##### Need help or answer on easy composites and primes math question

 Algebra Tutor: None Selected Time limit: 1 Day

Place the digits 1 through 9 a 3x3 grid so that each row forms a three-digit composite number and each column forms a three-digit prime number. Each digit must be used once and only once on the grid. Explain how you found your solution. How many solutions can you find?

Jun 1st, 2015

There is a general, very simple, algorithm for generating any magic square which has an odd number of rows/columns as follows:

1. Start in the middle of the top row and enter 1.
2. Move Up 1 and Right 1 wrapping both vertically and horizontally when you leave the grid *(see note below).
3. If that square is empty enter the next number; if the square is not empty put the next number underneath the last number you entered.
4. Repeat 2&3 until the grid is complete. All rows, columns and the two diagonals will sum to the same value.

Here is the 5x5 square:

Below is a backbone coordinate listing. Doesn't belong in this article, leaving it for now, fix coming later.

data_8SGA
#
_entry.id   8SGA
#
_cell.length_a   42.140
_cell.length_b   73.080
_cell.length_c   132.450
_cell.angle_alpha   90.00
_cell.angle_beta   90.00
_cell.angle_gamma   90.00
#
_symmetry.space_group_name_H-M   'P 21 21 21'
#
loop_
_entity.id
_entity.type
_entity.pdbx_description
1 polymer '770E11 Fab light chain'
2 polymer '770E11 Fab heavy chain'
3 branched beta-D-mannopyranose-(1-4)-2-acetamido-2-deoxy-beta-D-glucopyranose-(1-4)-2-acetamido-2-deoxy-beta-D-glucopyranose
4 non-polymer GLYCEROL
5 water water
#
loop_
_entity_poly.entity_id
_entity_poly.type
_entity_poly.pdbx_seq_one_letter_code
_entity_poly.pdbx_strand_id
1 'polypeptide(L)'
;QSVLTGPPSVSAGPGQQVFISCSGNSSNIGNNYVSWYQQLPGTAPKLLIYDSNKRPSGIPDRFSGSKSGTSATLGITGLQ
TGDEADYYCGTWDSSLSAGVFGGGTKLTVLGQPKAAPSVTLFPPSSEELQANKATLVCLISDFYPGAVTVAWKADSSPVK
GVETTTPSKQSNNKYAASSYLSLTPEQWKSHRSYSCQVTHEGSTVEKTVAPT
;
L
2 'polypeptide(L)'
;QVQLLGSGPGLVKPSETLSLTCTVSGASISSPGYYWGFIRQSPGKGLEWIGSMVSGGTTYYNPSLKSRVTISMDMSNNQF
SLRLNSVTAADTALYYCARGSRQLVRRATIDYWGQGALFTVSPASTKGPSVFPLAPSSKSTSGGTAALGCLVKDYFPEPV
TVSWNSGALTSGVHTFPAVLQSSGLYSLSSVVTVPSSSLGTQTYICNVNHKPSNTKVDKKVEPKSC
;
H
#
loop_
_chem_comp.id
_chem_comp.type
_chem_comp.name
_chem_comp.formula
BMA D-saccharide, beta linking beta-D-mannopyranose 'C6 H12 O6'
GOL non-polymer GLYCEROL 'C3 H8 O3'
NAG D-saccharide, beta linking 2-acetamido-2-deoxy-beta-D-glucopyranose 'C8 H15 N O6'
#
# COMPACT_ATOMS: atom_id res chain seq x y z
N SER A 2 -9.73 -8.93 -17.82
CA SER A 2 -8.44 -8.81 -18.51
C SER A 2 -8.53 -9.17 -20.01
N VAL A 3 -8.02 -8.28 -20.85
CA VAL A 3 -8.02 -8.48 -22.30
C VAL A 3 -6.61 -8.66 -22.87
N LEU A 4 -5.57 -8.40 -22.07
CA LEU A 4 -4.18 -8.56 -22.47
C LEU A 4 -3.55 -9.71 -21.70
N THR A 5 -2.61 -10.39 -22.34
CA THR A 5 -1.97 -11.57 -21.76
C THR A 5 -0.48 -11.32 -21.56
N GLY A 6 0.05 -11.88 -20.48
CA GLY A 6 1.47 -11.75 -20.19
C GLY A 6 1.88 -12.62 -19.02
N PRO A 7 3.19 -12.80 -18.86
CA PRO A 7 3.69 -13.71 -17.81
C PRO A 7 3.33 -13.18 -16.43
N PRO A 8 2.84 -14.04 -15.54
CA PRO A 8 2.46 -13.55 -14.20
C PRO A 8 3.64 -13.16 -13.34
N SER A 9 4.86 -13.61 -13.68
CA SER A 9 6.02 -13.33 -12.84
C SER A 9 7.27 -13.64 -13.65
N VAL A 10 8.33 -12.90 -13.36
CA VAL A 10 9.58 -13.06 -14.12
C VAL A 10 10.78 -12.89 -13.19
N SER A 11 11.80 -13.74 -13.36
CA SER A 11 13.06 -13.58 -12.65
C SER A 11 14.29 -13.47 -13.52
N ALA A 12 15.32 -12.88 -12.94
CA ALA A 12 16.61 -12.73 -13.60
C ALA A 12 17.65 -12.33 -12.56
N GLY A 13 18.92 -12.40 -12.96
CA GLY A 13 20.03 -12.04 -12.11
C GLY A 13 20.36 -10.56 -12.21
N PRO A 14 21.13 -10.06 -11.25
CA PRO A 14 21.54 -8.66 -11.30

```17 24 1 8 15 23 5 7 14 16 4 6 13 20 22 10 12 19 21 3 11 18 25 2 9```

As the square square is symmetric there are eight symmetries. You can also get these symmetries by a simple variation of the start square and direction used in step 2.

*Note: So as you are in the middle of the top row on the first move you want to place the next number in the next column of the row above. The row above does not exist so move to the last row of the square in the same column. If you were in the last column you would move to the first column. If you look at the example of the 5x5 at number 15. The next position is the square up and to the right of 15 which wraps on both the row and column to point to the lower right square which has 11 in it. As that square is not empty we placed 16 underneath 15.

Jun 1st, 2015

Can you try para-phrasing that? I didn't understand it. Plus I'm on a 3 by 3 grid

Jun 3rd, 2015

Can you try para-phrasing that? I didn't understand it. Plus I'm on a 3 by 3 grid

Jun 3rd, 2015

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Jun 1st, 2015
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Jun 1st, 2015
Dec 5th, 2016
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